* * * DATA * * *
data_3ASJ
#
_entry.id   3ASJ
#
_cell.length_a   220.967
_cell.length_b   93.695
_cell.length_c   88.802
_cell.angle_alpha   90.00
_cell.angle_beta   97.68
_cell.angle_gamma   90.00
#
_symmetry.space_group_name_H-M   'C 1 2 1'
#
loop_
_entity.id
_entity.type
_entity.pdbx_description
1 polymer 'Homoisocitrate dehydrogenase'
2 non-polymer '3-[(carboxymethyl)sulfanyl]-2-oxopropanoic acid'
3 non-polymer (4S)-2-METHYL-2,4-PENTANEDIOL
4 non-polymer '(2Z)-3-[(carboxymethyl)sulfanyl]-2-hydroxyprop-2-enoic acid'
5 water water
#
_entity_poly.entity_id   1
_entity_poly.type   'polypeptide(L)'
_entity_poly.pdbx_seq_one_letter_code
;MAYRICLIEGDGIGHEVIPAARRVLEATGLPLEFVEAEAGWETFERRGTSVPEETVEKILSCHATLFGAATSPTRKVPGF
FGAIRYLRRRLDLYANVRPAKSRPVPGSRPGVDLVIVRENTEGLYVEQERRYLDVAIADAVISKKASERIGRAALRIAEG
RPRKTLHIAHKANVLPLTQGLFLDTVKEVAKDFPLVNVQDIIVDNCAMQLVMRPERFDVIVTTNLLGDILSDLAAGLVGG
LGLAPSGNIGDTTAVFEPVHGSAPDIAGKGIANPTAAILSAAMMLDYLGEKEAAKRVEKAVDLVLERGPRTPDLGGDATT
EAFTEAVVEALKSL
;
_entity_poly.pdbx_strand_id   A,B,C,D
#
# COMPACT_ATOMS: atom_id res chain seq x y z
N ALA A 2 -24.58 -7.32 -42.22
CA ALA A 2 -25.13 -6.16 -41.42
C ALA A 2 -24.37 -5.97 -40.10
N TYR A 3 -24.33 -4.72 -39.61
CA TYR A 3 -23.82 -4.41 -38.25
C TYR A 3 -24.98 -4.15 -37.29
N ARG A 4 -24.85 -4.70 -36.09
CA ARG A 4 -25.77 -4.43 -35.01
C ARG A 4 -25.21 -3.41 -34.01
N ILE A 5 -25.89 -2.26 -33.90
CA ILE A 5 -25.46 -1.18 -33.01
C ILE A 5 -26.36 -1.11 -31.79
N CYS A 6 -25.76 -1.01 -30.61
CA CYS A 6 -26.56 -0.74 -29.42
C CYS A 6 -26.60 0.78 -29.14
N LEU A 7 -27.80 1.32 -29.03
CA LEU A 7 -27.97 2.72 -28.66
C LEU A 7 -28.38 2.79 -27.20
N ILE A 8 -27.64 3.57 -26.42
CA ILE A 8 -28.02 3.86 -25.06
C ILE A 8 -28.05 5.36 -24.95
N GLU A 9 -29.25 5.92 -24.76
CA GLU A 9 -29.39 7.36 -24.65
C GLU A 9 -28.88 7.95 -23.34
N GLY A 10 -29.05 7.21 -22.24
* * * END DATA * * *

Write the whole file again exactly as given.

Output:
data_3ASJ
#
_entry.id   3ASJ
#
_cell.length_a   220.967
_cell.length_b   93.695
_cell.length_c   88.802
_cell.angle_alpha   90.00
_cell.angle_beta   97.68
_cell.angle_gamma   90.00
#
_symmetry.space_group_name_H-M   'C 1 2 1'
#
loop_
_entity.id
_entity.type
_entity.pdbx_description
1 polymer 'Homoisocitrate dehydrogenase'
2 non-polymer '3-[(carboxymethyl)sulfanyl]-2-oxopropanoic acid'
3 non-polymer (4S)-2-METHYL-2,4-PENTANEDIOL
4 non-polymer '(2Z)-3-[(carboxymethyl)sulfanyl]-2-hydroxyprop-2-enoic acid'
5 water water
#
_entity_poly.entity_id   1
_entity_poly.type   'polypeptide(L)'
_entity_poly.pdbx_seq_one_letter_code
;MAYRICLIEGDGIGHEVIPAARRVLEATGLPLEFVEAEAGWETFERRGTSVPEETVEKILSCHATLFGAATSPTRKVPGF
FGAIRYLRRRLDLYANVRPAKSRPVPGSRPGVDLVIVRENTEGLYVEQERRYLDVAIADAVISKKASERIGRAALRIAEG
RPRKTLHIAHKANVLPLTQGLFLDTVKEVAKDFPLVNVQDIIVDNCAMQLVMRPERFDVIVTTNLLGDILSDLAAGLVGG
LGLAPSGNIGDTTAVFEPVHGSAPDIAGKGIANPTAAILSAAMMLDYLGEKEAAKRVEKAVDLVLERGPRTPDLGGDATT
EAFTEAVVEALKSL
;
_entity_poly.pdbx_strand_id   A,B,C,D
#
# COMPACT_ATOMS: atom_id res chain seq x y z
N ALA A 2 -24.58 -7.32 -42.22
CA ALA A 2 -25.13 -6.16 -41.42
C ALA A 2 -24.37 -5.97 -40.10
N TYR A 3 -24.33 -4.72 -39.61
CA TYR A 3 -23.82 -4.41 -38.25
C TYR A 3 -24.98 -4.15 -37.29
N ARG A 4 -24.85 -4.70 -36.09
CA ARG A 4 -25.77 -4.43 -35.01
C ARG A 4 -25.21 -3.41 -34.01
N ILE A 5 -25.89 -2.26 -33.90
CA ILE A 5 -25.46 -1.18 -33.01
C ILE A 5 -26.36 -1.11 -31.79
N CYS A 6 -25.76 -1.01 -30.61
CA CYS A 6 -26.56 -0.74 -29.42
C CYS A 6 -26.60 0.78 -29.14
N LEU A 7 -27.80 1.32 -29.03
CA LEU A 7 -27.97 2.72 -28.66
C LEU A 7 -28.38 2.79 -27.20
N ILE A 8 -27.64 3.57 -26.42
CA ILE A 8 -28.02 3.86 -25.06
C ILE A 8 -28.05 5.36 -24.95
N GLU A 9 -29.25 5.92 -24.76
CA GLU A 9 -29.39 7.36 -24.65
C GLU A 9 -28.88 7.95 -23.34
N GLY A 10 -29.05 7.21 -22.24